Malaysia > Perak > Tapah Road Train Station

Thursday, 23rd April 2009

Today I found myself passing through Tapah (Perak), and naturally I just had to check the train station out. This is another of my sentimental stations, as in the 70s I went to a school in Kuala Kangsar, and for school holidays, our mode of transport home was the train. In those days, Tapah Road was an important junction because here a line from Teluk Intan (then ‘Telok Anson’, a major port during the British Empire days) met the main KL-Ipoh line. Unfortunately this major Teluk Intan line, completed in 1893, is now no longer around, even most of the rails have been stripped off.

Location: HERE

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Tapah Road is literally a one-street town just off the state route A10 leading westwards out of Tapah proper. At the far end, this single main road ends at the train station.
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Well, a T-junction really, to the left the road is a narrow lane ending at a village, while to the right into the car park of the new station. Next to the junction, the staff quarters in the familiar old cream-and-brown colours are most welcoming.
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Right in front of me, the old station! I can’t believe it, the poor thing has not been demolished like its contemporaries elsewhere?
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I duly park my car, and yes, there it is – the old station, almost being nudged by the huge platform of the brand new complex.
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Looks dilapidated, but obviously still in decent shape. With memories of my ’70s train journeys still fresh, I just have to explore.
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The familiar signs are still there, on the platform side, but the old platform itself has been consumed by the humongous new one on the right. By the way ‘MUJ T. ROAD’ means ‘Merinyu Urus Jalan Tapah Road’, a sort of rail-track maintenance inspector.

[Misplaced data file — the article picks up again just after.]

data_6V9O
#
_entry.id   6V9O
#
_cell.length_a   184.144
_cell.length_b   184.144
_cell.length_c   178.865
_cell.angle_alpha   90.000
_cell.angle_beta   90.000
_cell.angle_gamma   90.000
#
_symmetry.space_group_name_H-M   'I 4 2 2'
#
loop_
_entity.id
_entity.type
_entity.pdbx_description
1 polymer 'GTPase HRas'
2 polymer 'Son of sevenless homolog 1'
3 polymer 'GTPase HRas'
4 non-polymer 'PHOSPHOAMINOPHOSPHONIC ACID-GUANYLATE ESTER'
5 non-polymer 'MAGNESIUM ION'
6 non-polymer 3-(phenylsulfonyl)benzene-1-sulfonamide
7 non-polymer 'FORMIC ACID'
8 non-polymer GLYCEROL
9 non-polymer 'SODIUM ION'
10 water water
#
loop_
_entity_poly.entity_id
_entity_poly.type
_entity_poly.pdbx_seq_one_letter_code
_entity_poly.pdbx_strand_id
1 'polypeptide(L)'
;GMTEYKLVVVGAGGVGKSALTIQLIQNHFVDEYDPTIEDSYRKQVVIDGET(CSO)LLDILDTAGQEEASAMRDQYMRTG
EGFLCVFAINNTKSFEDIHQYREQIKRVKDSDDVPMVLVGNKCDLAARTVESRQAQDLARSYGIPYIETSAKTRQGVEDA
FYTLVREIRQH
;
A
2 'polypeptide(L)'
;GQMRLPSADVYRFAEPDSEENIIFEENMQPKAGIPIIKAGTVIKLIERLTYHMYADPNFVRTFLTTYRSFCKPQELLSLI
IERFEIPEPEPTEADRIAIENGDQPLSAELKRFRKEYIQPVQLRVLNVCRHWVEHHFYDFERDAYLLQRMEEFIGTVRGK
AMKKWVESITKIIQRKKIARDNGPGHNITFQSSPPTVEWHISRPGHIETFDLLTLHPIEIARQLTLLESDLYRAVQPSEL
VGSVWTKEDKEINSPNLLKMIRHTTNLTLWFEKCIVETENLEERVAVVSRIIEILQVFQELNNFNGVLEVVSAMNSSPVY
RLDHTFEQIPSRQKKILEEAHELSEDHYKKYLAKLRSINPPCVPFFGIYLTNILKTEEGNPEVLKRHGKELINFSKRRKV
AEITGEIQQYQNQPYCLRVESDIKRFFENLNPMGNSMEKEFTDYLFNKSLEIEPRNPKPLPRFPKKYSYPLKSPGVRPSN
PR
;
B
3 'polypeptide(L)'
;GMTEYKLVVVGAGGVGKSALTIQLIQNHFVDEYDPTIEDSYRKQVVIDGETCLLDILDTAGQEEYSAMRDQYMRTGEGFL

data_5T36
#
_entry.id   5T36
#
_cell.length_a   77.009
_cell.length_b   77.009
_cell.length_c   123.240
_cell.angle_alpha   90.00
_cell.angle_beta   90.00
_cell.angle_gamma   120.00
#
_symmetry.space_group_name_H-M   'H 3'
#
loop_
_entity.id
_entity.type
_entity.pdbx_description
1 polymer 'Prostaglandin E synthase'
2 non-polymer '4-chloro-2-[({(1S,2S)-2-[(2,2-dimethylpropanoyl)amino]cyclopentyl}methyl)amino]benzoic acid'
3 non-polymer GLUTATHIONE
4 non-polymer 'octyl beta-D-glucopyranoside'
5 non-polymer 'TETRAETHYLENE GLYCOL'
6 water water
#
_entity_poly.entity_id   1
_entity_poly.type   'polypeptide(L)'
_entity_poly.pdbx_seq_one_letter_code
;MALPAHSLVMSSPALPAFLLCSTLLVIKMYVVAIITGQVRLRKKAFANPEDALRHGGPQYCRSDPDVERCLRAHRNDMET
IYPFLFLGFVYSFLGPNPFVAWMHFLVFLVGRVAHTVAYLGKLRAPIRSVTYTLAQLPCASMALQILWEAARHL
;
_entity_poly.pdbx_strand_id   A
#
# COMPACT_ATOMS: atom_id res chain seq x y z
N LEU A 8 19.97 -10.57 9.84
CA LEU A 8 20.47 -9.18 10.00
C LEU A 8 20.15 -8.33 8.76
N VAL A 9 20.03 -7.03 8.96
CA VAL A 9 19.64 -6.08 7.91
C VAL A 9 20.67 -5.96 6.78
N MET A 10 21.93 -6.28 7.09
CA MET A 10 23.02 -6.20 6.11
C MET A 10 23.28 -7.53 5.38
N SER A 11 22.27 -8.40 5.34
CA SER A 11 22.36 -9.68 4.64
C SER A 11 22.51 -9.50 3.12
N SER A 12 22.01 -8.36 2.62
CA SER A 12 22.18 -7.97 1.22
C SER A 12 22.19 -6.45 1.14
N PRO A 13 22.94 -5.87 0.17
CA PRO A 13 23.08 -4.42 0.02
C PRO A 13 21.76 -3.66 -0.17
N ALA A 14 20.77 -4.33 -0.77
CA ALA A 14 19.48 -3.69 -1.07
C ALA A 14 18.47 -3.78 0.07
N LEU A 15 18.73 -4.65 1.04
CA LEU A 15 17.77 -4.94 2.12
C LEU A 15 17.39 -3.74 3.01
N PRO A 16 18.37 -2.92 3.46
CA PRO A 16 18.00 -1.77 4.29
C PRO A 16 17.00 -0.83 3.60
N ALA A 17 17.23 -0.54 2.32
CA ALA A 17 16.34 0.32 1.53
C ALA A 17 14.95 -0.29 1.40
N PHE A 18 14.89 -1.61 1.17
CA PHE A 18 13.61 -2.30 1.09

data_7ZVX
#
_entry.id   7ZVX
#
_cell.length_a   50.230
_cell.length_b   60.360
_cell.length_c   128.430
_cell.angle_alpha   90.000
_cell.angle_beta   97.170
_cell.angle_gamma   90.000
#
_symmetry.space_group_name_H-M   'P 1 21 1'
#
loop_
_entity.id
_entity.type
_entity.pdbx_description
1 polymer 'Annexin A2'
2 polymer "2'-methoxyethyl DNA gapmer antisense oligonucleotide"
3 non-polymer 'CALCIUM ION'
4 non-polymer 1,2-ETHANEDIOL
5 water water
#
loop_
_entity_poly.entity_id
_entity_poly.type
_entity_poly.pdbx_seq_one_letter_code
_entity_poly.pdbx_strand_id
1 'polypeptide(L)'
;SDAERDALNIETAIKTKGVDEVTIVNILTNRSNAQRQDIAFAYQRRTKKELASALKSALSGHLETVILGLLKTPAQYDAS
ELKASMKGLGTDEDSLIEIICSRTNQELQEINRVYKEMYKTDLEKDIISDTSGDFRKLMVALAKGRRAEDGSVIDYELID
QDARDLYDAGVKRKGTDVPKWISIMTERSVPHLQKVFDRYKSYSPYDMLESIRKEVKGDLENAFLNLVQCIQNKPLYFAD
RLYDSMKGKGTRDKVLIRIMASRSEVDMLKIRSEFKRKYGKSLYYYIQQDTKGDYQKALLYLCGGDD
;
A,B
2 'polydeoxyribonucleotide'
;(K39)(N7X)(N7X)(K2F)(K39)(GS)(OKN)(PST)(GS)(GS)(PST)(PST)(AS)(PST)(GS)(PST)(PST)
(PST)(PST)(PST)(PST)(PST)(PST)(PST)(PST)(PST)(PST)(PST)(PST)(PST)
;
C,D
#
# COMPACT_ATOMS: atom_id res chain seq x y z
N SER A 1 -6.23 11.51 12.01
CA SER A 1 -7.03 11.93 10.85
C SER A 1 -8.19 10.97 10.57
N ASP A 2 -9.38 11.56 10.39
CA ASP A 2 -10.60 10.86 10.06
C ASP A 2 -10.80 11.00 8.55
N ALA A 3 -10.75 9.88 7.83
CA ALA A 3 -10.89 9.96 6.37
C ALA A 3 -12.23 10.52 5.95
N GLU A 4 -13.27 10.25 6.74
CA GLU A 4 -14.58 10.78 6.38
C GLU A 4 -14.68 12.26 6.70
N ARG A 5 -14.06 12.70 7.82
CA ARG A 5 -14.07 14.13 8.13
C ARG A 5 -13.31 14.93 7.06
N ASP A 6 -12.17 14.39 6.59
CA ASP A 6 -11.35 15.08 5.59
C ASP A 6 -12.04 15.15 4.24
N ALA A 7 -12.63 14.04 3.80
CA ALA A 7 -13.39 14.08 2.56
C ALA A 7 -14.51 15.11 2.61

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I am thrilled to bits – an old station still in full glory, well almost. I just love the cream-brown theme!
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Built in the 1880s, Tapah Road was a key gateway for goods and people going to and coming from the then major port of Telok Anson, and for visitors going to the Cameron Highlands – both important to the British colonialists. I walk along the main corridor, imagining the right side of this photo fronting the busy main road, with people streaming in and out of the station.
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Step into the station from the road, one would see the ticket counter to the left. Straight ahead, the platform, obviously now gone.
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I look left at the rest of the station. The design is similar to other major stations of that era. There’s an open space over there, a sort of concourse where probably a food stall was operating, but now a storage for cable drums.
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I inadvertently disturb a napping resident among the drums.
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At the southern end of the station, another ‘room’, probably a store.
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On the floor, among the junks, a couple of signboards. Note the confused spelling and grammar.
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The exterior of the station shows a typical station of the old days, …
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… wooden, cream-and-brown, and the familiar grilles protecting the windows.
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Done with the old, on with the new … the gleaming brand new Tapah Road Station.
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Climb up the stairs at the grand entrance, there’s the ticket office to the left, and an eatery – not yet opened – to the right, the platforms straight ahead.
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Get your tickets here. Once regular commuter service between Ipoh and KL commences (soon?), this is gonna be one busy spot.
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But please observe the house rules first.